Average para-aortic lymph nodes size, mm3
Para-aortic lymph nodes metastases (%)
Microscopic bone metastases (%)
www.aacrjournals.org
PC3-shControl
PC3-shVav3
P
22.31 1.56
88.95 55.79
5.32 3.03
100 (12/12)
50 (3/6)
21.49 2.06
46.95 31.25
0.73 0.48
35.7 (5/14)
0 (0/8)
0.27
0.03
<0.001
<0.001
0.02
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Published OnlineFirst June 1, 2012; DOI: 10.1158/0008-5472.CAN-11-2502
Lin et al.
C
A
v3
Va
sh
sh
C
on
tro
l
PC3 tumor
Vav3
T
Actin
0.2mm
0.2mm
shControl
shVav3
D
0.1mm
shControl
shVav3
Tumor
2
Lymph node
1.5
1
------------ ---------------------------------- --------- ------------------------------------------------ ----------------------------------------------------- --------------------------------------------------------------------------------------------- -------------------------- --------------------------------------------- --------------------------------------------------------------------------- ---------------------
0.5
Cell
lines
shCon
6
5
4
3
2
1
8
7
6
5
4
3
2
1
0
shCon
0.1mm
T
2.5
shVav3
T
Fold increase over shCon cells
B
0.2mm
shVav3
shVav3
Primary tumor :1.17 ± 0.43
Primary tumor :0.39 ± 0.14
Lymph node
Lymph node
:1.06 ± 0.38
:0.54 ± 0.35
Figure 5. Prostate orthotopic implantation of PC3 cells with reduced Vav3 expression decreases primary tumor growth and metastasis to para-aortic lymph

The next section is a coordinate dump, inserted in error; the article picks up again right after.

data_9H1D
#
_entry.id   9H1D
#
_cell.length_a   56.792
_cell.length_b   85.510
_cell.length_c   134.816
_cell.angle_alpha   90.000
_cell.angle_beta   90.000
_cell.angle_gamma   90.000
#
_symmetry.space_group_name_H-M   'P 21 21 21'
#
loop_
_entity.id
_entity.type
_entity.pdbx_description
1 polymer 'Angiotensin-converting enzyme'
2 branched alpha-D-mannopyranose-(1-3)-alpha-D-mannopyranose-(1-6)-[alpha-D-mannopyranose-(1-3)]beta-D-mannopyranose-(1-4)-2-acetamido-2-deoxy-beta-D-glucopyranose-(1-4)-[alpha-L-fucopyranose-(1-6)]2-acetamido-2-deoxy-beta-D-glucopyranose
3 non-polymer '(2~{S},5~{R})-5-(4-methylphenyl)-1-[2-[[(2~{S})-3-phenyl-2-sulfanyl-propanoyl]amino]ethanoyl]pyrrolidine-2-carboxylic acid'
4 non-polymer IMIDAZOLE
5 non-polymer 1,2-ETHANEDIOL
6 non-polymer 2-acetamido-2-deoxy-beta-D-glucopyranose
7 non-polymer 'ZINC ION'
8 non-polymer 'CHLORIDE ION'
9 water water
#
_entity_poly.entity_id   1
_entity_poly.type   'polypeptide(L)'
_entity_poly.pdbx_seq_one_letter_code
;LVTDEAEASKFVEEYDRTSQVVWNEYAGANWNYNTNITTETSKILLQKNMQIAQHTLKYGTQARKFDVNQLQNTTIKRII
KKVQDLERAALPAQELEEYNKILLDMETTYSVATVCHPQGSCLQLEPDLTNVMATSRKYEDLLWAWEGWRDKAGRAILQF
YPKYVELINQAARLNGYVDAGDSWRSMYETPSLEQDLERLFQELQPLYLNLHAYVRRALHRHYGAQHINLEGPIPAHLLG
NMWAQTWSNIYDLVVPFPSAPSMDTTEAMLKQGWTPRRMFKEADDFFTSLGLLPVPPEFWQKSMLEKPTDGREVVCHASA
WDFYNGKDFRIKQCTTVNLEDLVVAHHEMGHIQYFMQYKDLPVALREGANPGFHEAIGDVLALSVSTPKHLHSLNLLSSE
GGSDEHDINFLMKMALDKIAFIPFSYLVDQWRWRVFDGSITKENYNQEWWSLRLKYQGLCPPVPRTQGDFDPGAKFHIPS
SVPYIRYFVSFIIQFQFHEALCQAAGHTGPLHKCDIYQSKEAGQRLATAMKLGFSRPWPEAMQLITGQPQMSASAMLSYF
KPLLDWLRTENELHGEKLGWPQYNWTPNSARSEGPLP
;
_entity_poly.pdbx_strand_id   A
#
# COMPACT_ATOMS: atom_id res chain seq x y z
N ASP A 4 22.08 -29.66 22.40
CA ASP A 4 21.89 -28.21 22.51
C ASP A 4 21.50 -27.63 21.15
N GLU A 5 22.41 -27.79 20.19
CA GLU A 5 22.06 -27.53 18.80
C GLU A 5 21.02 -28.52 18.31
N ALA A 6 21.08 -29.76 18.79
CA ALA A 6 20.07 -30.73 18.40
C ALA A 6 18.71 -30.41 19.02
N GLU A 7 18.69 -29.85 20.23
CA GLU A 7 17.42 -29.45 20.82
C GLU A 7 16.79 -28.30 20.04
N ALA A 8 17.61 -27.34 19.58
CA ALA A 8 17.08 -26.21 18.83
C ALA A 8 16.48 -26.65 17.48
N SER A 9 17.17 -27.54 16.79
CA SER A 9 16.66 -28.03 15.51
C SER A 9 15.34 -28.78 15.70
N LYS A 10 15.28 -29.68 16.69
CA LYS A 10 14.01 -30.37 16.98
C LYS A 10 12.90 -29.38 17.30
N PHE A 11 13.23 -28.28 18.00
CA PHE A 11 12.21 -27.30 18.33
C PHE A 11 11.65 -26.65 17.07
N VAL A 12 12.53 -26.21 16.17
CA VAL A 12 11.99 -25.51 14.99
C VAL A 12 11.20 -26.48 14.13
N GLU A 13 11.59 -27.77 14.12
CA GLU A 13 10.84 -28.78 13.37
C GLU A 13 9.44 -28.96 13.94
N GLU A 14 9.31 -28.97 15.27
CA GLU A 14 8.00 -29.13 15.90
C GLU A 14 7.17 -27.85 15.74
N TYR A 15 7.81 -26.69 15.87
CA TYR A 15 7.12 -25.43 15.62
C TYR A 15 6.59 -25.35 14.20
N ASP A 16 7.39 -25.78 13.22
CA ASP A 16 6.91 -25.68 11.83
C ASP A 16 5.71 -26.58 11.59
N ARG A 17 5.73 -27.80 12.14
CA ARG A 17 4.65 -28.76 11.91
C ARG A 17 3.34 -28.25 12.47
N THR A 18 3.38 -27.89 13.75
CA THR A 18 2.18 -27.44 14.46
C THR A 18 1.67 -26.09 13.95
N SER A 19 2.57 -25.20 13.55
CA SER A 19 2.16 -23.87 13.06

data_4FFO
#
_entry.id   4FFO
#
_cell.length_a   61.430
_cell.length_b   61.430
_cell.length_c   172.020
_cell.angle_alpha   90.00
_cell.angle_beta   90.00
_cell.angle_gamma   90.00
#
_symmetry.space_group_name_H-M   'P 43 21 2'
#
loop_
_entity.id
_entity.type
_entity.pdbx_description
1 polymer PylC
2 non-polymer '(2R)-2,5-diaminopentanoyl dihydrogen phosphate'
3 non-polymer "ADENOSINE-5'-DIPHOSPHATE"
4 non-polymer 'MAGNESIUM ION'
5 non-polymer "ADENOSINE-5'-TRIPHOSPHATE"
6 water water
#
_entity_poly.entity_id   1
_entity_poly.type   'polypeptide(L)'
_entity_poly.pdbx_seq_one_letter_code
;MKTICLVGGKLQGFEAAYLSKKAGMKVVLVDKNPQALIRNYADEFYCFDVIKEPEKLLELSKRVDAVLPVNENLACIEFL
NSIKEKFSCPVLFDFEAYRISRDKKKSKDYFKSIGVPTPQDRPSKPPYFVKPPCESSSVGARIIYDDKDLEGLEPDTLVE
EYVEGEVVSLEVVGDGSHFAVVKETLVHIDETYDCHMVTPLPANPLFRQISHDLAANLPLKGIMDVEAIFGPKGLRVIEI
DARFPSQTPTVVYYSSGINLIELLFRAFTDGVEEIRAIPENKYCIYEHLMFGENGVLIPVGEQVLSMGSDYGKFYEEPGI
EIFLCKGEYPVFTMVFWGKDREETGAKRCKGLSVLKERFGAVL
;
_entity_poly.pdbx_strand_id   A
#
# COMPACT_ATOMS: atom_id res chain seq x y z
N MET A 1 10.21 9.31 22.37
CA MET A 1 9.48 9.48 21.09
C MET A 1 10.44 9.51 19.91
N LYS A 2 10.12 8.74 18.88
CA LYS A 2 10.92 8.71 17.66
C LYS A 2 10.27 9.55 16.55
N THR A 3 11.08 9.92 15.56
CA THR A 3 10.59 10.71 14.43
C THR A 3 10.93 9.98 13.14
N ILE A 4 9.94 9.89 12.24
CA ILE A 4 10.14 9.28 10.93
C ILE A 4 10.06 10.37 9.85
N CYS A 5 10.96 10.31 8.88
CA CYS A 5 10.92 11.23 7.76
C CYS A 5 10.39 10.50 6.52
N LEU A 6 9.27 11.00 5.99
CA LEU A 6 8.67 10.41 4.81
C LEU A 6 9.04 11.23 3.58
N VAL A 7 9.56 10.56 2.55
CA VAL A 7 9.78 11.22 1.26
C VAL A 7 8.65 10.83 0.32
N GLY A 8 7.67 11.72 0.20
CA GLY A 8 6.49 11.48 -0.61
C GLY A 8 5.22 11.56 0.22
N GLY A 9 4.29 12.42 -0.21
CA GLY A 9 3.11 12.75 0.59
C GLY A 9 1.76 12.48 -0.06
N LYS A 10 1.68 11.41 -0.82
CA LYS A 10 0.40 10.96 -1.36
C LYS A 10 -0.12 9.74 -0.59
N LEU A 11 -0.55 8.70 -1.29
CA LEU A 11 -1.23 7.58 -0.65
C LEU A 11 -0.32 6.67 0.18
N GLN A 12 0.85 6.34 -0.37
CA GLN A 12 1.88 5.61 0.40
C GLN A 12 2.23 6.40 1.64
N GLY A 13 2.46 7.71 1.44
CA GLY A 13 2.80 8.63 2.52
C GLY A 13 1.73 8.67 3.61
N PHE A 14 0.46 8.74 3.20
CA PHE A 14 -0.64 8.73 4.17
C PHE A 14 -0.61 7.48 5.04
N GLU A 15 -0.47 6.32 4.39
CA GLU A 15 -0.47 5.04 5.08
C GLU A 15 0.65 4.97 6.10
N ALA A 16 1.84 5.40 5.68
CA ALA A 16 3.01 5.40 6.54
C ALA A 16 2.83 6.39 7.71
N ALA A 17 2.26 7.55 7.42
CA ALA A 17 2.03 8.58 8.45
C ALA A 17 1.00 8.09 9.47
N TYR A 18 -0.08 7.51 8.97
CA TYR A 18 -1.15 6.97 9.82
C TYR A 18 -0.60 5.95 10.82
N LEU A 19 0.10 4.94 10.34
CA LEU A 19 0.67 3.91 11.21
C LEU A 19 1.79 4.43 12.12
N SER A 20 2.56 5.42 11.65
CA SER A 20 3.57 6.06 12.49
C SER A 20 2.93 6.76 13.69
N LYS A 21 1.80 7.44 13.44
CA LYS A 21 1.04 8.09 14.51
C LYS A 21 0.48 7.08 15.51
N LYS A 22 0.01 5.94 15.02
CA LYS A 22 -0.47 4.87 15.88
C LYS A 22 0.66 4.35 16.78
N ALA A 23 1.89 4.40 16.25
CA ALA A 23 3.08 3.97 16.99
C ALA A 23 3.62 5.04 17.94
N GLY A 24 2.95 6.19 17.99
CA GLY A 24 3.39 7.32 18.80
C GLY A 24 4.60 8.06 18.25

nodes. A, Western blot analysis showing Vav3 expression in PC3 primary tumor with control and Vav3 shRNA. B, histology of PC3 tumors (T; shControl or
shVav3) growing in the prostate. Images show H&E staining of the orthotopic tumors (200). C, para-aortic lymph nodes of nude mice orthotopically
implanted with PC3-shControl (left) or PC3-shVav3 cells (middle and right). Images show H&E staining of para-aortic lymph node sections (100). D, real-time
RT-PCR analysis of Vav3 expression in PC3 stable cell lines, primary tumors, and their corresponding metastasized para-aortic lymph nodes.
Normalized Vav3 levels were compared with levels in PC3-shControl cells. Numbers represent mean SD (n ¼ 3). The average Vav3 levels from
shControl (shCon) or shVav3 groups are listed below the graph (mean SD).
and suggest that upregulation of Vav3 might represent an
important mechanism in prostate tumor progression and
metastasis.
Expression of Vav3 and EphA2 correlates with prostate
cancer progression
In previous studies, both Vav3 and EphA2 were upregulated in prostate cancer specimens (13, 18). However, these
studies did not describe the relationship of this upregulation to different tumor stages. The present study evaluated
Vav3 and EphA2 expression in prostate cancer specimens
with defined stages and grades using immunohistochemistry, with grouping using the tumor–node–metastasis (TNM)
staging system. The evaluations included 75 primary prostate tumors, 15 metastatic tumors, and 16 adjacent nontumors. The staining intensities of both proteins correlated
well with the prostate cancer stage (Fig. 6A). As shown
in Fig. 6B, a high percentage of stage IV (85.7%) and
metastatic (80%) samples displayed both Vav3 and EphA2